Aside from his nonfiction book “Aspects of the Novel,” “Howards End” is the first Forster I’ve read. This is by no means a bad book, and I can see why it might be considered a classic, and why a film made from it made for perfect Oscar-bait: the novel is well laden with English country houses, Victorian and Edwardian social mores, and good old fashioned English salt-of-the-earth, stiff-upper-lip characters with deep feelings deeply suppressed.

My lukewarm response to Howards End is, I confess, cultural in nature: the moral dilemmas and kvetching of the Victorian and Edwardian upper classes almost always fail to hold my interest. Even when they’re making a moral point, as Forster here is striving to do, about the dehumanization of the working classes by the upper crust, so many authors make the fundamental mistake of treating those working-class characters as some combination of comic relief and opportunity for the important characters, i.e. the upper-middle-class or High Society heroines, to learn something about What Really Matters. All of which is well and good, but when in “Howards End,” for instance, Helen is faced with the scandalous prospect of single motherhood, any drama or moral crisis inherent in this situation is, to my mind, fatally weakened by the fact of her familial wealth–whatever the social opprobrium, neither mother nor child is in any danger of going hungry, and Helen has an easy option of popping off to Germany to live with what seems to be a lesbian lover. Had she been a person of the working classes with the same crisis, the same sexual proclivities, the stakes would have been much higher, the solutions much less easy, the ending much less pretty and pat.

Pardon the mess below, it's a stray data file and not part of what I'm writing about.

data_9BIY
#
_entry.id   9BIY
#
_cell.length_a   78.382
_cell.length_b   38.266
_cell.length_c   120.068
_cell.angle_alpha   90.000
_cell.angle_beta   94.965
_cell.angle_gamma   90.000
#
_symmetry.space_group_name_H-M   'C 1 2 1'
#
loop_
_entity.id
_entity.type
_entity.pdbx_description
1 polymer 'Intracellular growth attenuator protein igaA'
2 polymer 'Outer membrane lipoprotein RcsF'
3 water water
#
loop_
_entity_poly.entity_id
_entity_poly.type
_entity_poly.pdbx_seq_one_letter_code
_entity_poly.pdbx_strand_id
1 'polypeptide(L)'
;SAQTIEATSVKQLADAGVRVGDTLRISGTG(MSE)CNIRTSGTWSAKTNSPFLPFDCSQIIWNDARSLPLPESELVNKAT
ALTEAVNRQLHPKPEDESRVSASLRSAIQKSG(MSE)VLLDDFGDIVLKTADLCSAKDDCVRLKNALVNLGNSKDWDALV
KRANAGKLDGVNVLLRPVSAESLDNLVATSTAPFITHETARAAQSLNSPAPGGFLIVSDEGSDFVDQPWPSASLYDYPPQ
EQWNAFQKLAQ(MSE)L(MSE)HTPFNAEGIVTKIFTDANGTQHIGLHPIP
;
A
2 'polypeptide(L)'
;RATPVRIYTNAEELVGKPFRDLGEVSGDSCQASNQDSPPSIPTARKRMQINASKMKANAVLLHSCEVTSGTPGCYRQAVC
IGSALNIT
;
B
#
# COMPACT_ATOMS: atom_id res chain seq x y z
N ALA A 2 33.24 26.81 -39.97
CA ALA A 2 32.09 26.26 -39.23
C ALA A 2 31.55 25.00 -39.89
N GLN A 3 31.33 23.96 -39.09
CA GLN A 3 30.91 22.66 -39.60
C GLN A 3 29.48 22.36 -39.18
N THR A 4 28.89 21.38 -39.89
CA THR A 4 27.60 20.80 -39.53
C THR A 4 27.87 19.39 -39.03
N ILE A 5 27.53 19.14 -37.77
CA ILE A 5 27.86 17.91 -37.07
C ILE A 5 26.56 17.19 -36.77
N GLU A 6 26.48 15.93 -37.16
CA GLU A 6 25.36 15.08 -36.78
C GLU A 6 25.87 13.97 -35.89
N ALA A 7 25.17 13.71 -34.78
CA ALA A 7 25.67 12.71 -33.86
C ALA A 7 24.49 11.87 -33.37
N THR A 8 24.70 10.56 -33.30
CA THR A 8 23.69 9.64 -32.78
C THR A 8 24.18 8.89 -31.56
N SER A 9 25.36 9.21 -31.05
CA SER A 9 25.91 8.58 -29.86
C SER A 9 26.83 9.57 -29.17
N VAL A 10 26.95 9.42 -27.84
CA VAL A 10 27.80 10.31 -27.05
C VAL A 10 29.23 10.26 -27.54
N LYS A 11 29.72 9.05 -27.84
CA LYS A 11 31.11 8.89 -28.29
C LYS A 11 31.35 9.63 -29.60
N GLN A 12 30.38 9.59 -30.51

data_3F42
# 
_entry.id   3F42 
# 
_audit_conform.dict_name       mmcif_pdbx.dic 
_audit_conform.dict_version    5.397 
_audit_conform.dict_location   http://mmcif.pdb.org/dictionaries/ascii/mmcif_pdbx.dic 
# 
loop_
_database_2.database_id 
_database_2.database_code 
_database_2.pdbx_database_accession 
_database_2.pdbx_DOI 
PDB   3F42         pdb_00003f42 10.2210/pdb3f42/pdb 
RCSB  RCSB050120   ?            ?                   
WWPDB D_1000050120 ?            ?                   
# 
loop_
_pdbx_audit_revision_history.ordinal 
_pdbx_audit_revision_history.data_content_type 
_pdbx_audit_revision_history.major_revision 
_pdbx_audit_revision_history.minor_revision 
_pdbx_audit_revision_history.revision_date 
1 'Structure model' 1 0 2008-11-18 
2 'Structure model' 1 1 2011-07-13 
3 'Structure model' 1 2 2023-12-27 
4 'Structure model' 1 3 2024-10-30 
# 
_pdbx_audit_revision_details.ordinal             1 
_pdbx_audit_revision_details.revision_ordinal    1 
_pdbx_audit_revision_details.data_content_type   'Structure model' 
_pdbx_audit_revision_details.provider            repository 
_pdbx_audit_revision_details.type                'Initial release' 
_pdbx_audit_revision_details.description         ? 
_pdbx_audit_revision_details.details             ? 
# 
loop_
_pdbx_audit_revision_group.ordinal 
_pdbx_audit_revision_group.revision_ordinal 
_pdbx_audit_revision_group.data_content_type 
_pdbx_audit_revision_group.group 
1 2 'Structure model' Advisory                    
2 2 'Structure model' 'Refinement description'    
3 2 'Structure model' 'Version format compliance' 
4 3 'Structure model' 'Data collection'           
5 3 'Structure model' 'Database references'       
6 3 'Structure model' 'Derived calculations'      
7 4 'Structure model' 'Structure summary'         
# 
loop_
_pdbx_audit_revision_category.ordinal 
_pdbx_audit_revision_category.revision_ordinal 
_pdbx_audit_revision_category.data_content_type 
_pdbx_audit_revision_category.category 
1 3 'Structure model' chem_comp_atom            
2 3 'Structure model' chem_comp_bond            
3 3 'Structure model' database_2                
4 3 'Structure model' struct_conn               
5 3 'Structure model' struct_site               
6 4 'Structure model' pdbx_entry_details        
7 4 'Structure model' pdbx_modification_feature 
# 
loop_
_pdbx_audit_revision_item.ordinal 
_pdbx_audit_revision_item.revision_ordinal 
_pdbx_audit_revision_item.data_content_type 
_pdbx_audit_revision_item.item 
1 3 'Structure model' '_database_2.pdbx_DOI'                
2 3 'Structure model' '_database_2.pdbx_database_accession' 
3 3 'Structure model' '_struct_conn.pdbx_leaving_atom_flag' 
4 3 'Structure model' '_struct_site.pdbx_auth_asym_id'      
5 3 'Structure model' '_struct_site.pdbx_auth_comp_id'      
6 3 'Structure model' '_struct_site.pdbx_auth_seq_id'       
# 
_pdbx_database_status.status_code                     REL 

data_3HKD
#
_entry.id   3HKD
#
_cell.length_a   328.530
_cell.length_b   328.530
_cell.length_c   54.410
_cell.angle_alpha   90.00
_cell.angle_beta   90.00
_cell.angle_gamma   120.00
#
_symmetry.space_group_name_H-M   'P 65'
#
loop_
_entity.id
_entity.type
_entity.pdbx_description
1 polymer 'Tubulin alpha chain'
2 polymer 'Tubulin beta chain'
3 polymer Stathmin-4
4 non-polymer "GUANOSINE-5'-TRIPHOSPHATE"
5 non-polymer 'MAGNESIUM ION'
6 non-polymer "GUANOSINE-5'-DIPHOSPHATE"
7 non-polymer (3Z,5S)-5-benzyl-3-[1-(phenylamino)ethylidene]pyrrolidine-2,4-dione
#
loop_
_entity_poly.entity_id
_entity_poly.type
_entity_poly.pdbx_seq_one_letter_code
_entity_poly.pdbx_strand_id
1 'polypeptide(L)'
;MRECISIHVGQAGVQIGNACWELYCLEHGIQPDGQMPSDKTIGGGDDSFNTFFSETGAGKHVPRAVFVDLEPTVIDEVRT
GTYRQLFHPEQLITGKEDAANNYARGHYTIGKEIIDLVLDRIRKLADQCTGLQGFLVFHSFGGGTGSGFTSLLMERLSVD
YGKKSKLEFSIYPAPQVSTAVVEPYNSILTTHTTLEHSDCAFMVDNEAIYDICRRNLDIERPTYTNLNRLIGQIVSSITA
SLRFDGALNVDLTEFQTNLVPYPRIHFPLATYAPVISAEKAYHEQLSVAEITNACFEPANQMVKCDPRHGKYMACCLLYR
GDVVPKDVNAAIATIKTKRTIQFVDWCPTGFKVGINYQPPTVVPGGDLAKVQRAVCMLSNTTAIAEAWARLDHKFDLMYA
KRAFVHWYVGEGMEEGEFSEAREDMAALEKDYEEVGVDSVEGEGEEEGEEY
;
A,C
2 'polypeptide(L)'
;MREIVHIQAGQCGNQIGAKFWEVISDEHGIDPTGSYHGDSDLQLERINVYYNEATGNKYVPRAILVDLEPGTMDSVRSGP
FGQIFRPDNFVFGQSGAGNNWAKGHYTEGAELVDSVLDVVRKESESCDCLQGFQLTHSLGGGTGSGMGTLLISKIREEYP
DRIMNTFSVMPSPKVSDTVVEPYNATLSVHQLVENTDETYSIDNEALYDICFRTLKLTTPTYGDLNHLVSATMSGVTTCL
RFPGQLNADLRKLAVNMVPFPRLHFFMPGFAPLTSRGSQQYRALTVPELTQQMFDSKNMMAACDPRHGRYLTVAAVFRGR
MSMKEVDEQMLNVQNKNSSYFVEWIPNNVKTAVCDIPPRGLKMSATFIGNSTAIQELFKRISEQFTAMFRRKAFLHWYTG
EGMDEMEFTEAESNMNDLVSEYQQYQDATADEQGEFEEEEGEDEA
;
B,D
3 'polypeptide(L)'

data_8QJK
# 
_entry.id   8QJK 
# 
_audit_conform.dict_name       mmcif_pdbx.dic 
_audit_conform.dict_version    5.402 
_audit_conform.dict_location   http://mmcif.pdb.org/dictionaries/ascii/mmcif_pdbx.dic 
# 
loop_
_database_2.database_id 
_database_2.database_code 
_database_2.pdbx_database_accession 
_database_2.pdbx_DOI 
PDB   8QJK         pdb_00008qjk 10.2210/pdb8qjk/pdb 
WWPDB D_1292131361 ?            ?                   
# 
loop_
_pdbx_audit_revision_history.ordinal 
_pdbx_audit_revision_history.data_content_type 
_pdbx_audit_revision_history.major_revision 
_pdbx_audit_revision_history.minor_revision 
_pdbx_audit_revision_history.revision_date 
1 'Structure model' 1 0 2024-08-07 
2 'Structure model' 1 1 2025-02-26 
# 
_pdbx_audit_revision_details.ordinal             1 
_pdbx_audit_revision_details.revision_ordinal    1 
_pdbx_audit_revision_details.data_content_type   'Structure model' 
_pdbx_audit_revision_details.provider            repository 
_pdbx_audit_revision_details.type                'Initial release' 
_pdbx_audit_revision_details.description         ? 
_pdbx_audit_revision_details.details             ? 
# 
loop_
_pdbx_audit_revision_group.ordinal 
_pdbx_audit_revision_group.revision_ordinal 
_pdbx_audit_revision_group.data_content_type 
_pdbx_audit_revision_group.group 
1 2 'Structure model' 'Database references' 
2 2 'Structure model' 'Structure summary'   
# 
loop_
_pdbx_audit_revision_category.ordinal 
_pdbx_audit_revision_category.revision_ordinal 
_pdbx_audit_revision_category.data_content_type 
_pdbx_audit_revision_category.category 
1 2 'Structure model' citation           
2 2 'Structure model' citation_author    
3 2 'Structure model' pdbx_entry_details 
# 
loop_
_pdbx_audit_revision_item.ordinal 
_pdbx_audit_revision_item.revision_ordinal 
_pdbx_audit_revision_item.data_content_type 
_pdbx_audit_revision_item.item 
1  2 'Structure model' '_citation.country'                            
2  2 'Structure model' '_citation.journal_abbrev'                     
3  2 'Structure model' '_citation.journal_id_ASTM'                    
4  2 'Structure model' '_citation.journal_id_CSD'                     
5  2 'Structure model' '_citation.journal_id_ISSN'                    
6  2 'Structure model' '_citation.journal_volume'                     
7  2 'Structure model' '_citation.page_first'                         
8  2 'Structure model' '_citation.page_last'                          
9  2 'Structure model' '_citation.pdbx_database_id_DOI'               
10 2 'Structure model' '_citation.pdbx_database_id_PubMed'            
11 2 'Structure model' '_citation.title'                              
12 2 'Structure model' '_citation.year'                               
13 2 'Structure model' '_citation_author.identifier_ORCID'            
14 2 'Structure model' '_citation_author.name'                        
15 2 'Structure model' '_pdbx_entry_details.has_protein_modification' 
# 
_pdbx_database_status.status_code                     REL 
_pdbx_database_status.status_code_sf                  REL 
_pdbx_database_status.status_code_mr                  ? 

This isn’t a weakness unique to Forster; I have consistently had the same reaction in trying to read, say, Virginia Woolf or Henry James (whom I can only count as an author of Victorian England, wherever he may have resided at parts of his life). It’s not that wealthy or comfortable characters never suffer; we all do, in our own ways. But all these safe little characters with their safe little moral and social dilemmas are tiny goldfish in tiny goldfish bowls when set against the genuine dramas spun by the stronger writers of the time. Dickens is the towering example in the realm of (mostly) realism, while the ones who manage to pull genuine drama out of the wealthier English classes are those who pandered to the masses with fantasy or potboilers: Conan Doyle, Bram Stoker, Robt. Louis Stevenson, Oscar Wilde. And at risk of sounding extremely jingoistic, I might add that for my money, no English “literary” writer of the Victorian/Edwardian era–even Conrad, whom so many writers are taught to worship–even deserves mention in the same sentence as the creative giants working on the American side of the pond in the 19th century, namely Melville, Twain, and Poe. “Howards End” is a safe book which for its conclusion takes tragedy and, rather than leave the stage blood-spattered and the audience in shock, as Shakespeare or Poe or Melville might, pulls the reader’s attention away from any unpleasantness and back to a pretty family, a pretty yard, and a pretty house.

Share on Facebook